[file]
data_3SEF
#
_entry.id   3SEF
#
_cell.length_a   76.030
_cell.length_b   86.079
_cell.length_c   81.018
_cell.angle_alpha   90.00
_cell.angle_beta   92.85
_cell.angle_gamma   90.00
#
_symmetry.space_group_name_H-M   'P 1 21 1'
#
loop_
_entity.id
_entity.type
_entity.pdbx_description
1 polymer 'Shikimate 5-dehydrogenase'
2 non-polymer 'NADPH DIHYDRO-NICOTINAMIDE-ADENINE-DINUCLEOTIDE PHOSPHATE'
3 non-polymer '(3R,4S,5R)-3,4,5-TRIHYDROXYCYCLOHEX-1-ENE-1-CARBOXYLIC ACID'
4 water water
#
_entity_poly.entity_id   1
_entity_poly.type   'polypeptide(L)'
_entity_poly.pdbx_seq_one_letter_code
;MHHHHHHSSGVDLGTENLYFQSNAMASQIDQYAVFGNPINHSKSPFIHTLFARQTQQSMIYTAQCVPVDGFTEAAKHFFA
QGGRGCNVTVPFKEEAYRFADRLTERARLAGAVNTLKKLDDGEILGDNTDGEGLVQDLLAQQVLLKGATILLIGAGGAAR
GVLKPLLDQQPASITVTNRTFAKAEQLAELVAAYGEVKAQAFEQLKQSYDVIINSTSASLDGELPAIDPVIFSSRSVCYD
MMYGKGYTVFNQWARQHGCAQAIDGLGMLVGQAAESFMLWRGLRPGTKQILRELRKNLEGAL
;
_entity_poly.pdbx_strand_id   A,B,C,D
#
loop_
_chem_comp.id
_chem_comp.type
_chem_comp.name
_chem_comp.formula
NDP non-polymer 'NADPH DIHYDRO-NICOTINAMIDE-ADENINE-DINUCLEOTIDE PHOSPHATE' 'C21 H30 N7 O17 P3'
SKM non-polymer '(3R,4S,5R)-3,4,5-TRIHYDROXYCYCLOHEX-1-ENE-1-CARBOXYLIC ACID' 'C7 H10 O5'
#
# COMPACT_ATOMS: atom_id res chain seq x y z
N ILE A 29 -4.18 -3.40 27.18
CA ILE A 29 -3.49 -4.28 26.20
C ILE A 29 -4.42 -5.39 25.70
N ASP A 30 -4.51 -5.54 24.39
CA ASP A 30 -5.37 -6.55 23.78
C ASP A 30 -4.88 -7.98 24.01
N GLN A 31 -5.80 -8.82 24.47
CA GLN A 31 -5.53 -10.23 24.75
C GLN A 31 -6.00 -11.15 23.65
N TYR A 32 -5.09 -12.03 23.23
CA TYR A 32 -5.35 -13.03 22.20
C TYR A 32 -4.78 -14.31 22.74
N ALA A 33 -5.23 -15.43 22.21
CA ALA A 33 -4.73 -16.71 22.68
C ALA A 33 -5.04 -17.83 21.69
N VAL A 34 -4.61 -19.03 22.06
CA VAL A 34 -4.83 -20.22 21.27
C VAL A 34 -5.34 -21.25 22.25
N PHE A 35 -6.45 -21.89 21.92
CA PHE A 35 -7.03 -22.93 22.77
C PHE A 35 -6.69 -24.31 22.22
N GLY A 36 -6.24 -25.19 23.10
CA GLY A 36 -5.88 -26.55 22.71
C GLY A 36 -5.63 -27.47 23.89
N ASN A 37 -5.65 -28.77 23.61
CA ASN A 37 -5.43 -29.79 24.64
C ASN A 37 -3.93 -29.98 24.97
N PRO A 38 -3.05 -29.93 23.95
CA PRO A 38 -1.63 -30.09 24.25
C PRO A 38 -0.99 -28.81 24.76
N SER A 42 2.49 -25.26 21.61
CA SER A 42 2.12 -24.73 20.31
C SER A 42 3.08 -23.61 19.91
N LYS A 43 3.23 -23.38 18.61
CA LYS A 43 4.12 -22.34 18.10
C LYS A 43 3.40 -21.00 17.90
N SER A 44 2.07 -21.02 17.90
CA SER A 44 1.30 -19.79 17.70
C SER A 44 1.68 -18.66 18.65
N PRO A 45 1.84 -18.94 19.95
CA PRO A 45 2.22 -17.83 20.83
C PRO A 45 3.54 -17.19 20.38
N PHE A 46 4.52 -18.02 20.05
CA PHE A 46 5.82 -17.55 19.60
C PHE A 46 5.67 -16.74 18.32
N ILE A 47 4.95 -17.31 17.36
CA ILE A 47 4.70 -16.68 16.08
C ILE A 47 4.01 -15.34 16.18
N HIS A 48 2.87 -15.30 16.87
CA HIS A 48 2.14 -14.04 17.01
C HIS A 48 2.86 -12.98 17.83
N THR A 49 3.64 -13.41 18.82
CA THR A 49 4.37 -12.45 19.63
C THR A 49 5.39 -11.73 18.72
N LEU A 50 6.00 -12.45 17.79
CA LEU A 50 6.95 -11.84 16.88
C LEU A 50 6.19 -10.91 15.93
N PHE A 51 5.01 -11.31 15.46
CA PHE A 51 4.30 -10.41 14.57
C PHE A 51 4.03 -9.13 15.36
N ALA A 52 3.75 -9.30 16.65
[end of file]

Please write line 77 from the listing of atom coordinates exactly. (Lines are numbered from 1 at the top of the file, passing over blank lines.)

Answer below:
C LYS A 43 3.40 -21.00 17.90